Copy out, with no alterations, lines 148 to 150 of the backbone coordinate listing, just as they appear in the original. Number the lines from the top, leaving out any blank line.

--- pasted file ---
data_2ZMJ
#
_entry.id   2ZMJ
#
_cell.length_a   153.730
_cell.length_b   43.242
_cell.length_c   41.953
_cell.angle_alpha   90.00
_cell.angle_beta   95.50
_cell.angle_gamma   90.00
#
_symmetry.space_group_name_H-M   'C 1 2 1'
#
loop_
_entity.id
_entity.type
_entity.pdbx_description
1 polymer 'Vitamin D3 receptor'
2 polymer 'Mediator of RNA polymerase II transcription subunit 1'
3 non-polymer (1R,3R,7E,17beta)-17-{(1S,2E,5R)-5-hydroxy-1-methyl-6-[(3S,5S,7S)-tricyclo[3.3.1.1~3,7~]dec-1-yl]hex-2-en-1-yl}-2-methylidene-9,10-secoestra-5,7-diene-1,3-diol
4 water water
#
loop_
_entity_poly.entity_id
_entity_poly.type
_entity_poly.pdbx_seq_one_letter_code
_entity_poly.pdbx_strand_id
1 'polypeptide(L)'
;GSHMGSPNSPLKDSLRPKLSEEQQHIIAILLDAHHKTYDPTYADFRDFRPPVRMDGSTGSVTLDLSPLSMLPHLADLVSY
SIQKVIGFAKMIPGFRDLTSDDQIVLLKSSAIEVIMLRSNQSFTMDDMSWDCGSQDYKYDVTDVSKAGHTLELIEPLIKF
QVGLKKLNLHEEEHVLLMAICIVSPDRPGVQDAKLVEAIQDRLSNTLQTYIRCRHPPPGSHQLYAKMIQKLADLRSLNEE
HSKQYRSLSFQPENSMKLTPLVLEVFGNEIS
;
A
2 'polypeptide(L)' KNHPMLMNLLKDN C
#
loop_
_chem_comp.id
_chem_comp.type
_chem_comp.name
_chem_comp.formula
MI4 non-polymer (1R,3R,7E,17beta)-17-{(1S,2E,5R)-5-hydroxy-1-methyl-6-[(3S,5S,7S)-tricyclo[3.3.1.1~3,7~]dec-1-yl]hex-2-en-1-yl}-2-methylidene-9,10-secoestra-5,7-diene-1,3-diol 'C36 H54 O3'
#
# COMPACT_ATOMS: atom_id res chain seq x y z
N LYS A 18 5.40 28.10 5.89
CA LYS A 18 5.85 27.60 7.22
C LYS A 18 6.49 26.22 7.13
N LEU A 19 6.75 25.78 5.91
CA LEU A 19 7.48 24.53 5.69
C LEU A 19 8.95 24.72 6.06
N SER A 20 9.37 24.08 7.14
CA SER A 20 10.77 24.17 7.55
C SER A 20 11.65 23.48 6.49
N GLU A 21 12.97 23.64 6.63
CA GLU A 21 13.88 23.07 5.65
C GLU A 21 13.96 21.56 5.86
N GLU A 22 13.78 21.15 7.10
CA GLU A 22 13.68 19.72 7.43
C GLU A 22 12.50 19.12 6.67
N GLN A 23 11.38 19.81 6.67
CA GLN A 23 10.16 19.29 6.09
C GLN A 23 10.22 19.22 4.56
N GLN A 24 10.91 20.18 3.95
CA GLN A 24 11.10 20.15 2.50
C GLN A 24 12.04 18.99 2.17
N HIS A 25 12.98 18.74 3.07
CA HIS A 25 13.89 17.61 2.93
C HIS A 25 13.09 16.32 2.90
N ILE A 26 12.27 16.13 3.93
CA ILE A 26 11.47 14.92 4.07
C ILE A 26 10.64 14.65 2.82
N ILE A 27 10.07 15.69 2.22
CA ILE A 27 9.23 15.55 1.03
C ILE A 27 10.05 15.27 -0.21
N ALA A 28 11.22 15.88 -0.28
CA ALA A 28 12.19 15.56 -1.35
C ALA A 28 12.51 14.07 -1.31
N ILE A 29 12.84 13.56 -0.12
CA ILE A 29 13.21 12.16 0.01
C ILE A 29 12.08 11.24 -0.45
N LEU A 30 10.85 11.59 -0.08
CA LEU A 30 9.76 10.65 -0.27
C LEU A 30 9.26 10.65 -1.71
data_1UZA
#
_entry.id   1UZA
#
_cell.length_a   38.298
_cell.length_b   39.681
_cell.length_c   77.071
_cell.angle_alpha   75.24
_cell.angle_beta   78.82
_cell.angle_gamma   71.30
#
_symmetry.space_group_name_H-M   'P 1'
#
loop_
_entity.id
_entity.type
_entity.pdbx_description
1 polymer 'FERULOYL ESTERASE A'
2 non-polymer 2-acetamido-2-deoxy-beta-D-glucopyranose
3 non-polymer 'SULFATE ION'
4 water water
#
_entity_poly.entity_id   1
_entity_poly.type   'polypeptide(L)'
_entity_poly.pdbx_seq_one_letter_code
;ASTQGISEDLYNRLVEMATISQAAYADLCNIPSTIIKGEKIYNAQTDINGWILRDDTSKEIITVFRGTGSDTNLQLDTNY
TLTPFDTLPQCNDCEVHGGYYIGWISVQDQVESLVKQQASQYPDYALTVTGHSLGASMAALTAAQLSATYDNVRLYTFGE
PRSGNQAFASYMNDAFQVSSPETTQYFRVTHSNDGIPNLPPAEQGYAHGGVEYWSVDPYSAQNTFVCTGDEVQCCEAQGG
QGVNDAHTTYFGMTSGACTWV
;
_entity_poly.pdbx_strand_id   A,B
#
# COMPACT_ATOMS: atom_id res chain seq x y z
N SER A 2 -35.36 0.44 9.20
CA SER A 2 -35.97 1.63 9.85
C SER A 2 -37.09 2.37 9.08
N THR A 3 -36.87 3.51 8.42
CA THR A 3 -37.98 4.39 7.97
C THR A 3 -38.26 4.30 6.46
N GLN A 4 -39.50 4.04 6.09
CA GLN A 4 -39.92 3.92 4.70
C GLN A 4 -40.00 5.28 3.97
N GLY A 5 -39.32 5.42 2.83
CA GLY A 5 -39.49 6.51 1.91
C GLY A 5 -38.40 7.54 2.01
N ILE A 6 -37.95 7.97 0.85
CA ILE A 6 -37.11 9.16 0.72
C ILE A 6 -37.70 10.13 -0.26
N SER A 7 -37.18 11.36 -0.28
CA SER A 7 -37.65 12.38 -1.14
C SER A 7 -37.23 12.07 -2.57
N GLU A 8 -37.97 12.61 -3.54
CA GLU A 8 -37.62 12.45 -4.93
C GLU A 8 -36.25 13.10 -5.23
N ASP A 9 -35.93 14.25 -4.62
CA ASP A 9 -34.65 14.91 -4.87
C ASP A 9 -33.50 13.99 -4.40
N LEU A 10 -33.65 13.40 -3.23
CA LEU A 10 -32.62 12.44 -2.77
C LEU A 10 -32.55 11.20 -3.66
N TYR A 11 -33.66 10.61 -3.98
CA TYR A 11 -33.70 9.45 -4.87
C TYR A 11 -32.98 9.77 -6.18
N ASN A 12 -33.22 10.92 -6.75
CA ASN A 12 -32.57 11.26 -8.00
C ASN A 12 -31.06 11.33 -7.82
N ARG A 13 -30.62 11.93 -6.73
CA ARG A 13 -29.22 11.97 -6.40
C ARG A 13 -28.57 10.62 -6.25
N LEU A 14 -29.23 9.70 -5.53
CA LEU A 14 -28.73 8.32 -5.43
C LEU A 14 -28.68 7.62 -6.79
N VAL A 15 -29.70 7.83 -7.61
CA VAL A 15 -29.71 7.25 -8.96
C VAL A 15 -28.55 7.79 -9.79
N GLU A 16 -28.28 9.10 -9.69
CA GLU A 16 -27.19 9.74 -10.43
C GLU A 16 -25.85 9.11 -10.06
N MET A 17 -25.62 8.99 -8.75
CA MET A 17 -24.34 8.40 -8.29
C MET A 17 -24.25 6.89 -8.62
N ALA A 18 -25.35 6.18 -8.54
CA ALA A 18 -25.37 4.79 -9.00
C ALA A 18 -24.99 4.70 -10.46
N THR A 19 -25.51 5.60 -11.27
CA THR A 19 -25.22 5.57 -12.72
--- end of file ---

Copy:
CA ASN A 12 -32.57 11.26 -8.00
C ASN A 12 -31.06 11.33 -7.82
N ARG A 13 -30.62 11.93 -6.73